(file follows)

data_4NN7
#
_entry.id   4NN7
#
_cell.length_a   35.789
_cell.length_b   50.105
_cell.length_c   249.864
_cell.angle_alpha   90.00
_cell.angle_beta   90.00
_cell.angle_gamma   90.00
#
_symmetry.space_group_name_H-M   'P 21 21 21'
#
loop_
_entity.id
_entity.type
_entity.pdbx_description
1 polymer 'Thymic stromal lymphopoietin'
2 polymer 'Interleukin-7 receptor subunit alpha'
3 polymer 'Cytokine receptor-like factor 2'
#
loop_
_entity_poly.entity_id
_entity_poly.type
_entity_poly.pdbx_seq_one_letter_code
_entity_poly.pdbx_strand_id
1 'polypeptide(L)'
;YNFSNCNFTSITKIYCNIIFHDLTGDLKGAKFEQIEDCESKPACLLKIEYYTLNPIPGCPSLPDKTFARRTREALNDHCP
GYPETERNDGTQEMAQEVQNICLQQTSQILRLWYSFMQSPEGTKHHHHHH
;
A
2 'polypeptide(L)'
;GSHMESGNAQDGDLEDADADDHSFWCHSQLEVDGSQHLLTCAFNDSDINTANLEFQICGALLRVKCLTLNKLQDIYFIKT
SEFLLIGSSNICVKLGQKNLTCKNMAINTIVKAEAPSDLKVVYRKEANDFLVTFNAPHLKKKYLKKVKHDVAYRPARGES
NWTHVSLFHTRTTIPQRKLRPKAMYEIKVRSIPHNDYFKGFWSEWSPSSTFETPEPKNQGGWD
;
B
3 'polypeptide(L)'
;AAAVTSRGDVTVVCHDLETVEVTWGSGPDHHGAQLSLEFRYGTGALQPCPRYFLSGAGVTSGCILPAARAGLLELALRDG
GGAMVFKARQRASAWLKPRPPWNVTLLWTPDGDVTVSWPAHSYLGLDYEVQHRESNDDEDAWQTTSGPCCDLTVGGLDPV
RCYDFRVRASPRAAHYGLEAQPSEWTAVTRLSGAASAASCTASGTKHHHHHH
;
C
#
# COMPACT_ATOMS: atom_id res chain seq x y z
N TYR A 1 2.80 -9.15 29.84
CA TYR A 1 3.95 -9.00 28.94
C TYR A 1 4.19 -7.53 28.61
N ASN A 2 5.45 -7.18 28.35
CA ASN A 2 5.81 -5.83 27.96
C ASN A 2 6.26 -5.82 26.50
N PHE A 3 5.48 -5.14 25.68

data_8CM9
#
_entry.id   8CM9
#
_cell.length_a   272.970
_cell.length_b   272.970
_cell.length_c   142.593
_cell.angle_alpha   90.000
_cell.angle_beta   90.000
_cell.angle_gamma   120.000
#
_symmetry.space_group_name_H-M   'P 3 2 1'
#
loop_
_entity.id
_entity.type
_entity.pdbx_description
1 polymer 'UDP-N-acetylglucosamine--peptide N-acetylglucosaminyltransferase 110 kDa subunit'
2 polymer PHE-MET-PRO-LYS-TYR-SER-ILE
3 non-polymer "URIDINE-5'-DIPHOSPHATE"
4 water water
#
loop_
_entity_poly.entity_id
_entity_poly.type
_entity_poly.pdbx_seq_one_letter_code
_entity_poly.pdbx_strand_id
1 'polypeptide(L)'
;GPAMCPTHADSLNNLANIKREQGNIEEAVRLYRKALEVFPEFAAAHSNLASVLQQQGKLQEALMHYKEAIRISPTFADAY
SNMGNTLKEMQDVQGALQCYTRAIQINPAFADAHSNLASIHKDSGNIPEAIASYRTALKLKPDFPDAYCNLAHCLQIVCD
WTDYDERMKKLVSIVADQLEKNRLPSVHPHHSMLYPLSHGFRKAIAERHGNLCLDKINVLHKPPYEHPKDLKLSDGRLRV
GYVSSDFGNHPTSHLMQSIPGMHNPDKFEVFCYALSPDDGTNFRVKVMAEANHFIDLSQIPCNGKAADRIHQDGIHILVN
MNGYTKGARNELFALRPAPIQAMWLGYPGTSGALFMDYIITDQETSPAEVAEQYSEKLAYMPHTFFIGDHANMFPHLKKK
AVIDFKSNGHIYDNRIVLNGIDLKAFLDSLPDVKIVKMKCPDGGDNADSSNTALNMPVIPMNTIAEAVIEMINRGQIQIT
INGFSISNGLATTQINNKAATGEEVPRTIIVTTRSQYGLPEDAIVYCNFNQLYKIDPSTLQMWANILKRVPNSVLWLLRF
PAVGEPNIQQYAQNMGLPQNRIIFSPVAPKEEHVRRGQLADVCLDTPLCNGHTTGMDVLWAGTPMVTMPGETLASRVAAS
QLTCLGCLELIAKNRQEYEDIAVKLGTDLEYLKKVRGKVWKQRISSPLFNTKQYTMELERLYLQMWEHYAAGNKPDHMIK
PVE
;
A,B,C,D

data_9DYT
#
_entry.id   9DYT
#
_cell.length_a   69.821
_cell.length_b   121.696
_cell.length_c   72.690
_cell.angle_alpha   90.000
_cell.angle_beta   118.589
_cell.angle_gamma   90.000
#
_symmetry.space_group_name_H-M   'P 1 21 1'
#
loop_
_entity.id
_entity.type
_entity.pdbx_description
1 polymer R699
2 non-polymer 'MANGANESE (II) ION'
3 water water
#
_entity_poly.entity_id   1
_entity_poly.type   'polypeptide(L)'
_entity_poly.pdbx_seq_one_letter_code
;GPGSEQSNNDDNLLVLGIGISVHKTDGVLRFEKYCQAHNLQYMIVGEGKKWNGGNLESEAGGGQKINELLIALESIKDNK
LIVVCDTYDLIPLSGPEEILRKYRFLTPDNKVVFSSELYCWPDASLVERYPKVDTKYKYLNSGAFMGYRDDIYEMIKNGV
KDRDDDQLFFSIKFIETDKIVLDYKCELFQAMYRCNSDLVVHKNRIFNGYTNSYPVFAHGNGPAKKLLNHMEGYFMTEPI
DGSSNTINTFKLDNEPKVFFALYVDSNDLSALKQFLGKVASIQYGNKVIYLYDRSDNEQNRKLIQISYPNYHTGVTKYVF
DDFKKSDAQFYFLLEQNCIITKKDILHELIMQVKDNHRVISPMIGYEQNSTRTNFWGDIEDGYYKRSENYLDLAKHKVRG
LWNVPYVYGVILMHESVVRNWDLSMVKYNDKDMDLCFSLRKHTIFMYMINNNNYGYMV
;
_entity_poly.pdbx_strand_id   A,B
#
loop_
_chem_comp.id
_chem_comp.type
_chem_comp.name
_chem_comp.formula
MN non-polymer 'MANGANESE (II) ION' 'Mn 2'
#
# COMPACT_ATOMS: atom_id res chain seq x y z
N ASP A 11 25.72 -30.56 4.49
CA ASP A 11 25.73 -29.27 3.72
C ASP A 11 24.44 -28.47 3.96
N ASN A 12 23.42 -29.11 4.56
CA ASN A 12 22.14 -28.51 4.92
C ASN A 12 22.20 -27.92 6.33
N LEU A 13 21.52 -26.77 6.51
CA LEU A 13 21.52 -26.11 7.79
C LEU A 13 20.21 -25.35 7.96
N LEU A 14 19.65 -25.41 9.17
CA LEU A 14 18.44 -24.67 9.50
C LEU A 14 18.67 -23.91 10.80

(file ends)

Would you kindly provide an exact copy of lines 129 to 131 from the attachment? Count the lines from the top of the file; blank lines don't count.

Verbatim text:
_chem_comp.name
_chem_comp.formula
MN non-polymer 'MANGANESE (II) ION' 'Mn 2'